8 January 2020

The seasonally adjusted Absa Purchasing Managers’ Index (PMI) edged lower to 47.1 index points in December 2019 from 47.7 points recorded in November. The December figure is about one point below the average recorded through 2019. In any case, the PMI paints a bleak picture of the performance of the manufacturing sector through the year as the headline PMI only managed to edge above 50 points for two months in 2019. Bouts of load shedding and persistent weak domestic demand, coupled with more intense headwinds, from the global economy likely weighed on activity during the year.

In December, two of the major subcomponents registered fairly large declines. The new sales orders index slumped to record the lowest level seen in 2019. Part of this may stem from weaker external demand as respondents noted a drop in exports for a second consecutive month. Driven by the drop in demand, business activity also fell in December. Activity was further hampered by the return of load shedding during the month, with some respondents specifically flagging electricity disruptions as the reason for lost production time.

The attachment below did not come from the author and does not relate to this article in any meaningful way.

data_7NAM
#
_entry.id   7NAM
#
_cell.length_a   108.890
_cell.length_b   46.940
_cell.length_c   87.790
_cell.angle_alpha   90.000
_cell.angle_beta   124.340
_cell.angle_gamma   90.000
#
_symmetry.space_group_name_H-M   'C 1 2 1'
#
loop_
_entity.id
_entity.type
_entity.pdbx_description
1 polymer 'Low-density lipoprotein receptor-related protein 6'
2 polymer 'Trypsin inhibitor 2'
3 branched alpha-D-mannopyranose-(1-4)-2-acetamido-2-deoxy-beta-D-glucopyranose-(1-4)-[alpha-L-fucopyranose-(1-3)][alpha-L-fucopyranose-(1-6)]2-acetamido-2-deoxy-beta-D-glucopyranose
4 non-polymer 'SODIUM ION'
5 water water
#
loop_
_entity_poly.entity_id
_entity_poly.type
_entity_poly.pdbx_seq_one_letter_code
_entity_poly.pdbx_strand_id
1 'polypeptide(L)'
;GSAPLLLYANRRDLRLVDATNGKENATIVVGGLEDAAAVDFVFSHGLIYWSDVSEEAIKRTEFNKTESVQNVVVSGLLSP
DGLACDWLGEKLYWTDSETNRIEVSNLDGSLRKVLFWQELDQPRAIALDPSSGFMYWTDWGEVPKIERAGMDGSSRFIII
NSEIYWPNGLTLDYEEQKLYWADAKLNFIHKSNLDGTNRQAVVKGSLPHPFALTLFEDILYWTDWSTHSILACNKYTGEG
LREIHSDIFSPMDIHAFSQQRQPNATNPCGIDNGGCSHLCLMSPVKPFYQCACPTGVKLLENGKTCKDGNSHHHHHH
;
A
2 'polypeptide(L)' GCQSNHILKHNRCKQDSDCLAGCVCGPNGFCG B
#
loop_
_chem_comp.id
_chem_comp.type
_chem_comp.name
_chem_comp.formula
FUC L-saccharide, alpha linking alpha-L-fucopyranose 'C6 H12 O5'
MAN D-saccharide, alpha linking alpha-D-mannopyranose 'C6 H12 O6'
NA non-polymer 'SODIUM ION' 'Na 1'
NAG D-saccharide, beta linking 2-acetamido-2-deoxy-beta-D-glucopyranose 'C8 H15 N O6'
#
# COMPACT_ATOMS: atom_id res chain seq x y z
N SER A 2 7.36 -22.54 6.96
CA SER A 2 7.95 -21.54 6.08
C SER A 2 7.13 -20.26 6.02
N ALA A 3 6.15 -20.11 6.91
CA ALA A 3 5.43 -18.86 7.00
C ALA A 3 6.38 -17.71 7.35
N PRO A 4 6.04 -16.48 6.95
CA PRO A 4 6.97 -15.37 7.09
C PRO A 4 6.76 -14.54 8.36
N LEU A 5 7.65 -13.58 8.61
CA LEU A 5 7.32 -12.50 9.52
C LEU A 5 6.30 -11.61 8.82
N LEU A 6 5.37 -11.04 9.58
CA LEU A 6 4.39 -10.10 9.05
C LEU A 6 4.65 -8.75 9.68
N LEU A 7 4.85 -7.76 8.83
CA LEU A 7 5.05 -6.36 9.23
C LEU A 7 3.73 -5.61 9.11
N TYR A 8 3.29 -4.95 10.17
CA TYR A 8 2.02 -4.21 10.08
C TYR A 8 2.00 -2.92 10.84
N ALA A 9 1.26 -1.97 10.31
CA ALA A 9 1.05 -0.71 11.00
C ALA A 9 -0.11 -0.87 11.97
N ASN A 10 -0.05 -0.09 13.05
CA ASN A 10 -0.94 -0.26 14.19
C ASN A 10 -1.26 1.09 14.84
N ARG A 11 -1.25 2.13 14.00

These declines were, to some extent, countered by smaller improvements in the three other subcomponents: employment, inventories and supplier deliveries. However, of these three, only supplier deliveries came in above 50 points with the others still pointing to a worsening of conditions.

The index tracking expected business conditions in six months’ time declined again in December after a slight improvement in November. The index fell to 45.9 from 47.4 in November. This is in stark contrast to the start of 2019, when the index was at a lofty 67.2 points. The return of load shedding likely soured expectations in December, while some may be concerned that export demand could continue to falter in the first half of 2020.

The purchasing price index rose in December to reach 65.8 index points, from 63.3 in the month before. Despite the increase, the index remains fairly low after sharp declines in October and November.